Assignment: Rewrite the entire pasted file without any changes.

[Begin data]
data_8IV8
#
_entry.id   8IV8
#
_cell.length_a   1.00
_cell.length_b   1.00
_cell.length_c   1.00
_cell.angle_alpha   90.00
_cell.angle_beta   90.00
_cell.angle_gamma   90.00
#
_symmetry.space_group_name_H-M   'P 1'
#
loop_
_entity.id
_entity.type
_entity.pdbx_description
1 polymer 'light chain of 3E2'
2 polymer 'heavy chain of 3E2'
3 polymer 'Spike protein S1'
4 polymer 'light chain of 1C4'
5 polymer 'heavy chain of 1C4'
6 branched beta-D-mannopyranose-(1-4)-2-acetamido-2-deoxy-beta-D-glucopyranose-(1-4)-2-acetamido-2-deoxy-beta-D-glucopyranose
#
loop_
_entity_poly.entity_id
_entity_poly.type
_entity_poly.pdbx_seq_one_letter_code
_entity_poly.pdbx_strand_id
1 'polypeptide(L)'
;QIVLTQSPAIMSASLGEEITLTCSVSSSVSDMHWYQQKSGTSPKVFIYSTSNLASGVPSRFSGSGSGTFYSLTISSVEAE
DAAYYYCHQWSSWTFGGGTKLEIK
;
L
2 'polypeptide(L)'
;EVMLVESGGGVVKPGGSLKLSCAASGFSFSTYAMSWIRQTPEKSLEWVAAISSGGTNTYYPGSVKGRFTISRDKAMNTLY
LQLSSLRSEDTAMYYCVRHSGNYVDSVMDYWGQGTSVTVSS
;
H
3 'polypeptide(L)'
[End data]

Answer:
data_8IV8
#
_entry.id   8IV8
#
_cell.length_a   1.00
_cell.length_b   1.00
_cell.length_c   1.00
_cell.angle_alpha   90.00
_cell.angle_beta   90.00
_cell.angle_gamma   90.00
#
_symmetry.space_group_name_H-M   'P 1'
#
loop_
_entity.id
_entity.type
_entity.pdbx_description
1 polymer 'light chain of 3E2'
2 polymer 'heavy chain of 3E2'
3 polymer 'Spike protein S1'
4 polymer 'light chain of 1C4'
5 polymer 'heavy chain of 1C4'
6 branched beta-D-mannopyranose-(1-4)-2-acetamido-2-deoxy-beta-D-glucopyranose-(1-4)-2-acetamido-2-deoxy-beta-D-glucopyranose
#
loop_
_entity_poly.entity_id
_entity_poly.type
_entity_poly.pdbx_seq_one_letter_code
_entity_poly.pdbx_strand_id
1 'polypeptide(L)'
;QIVLTQSPAIMSASLGEEITLTCSVSSSVSDMHWYQQKSGTSPKVFIYSTSNLASGVPSRFSGSGSGTFYSLTISSVEAE
DAAYYYCHQWSSWTFGGGTKLEIK
;
L
2 'polypeptide(L)'
;EVMLVESGGGVVKPGGSLKLSCAASGFSFSTYAMSWIRQTPEKSLEWVAAISSGGTNTYYPGSVKGRFTISRDKAMNTLY
LQLSSLRSEDTAMYYCVRHSGNYVDSVMDYWGQGTSVTVSS
;
H
3 'polypeptide(L)'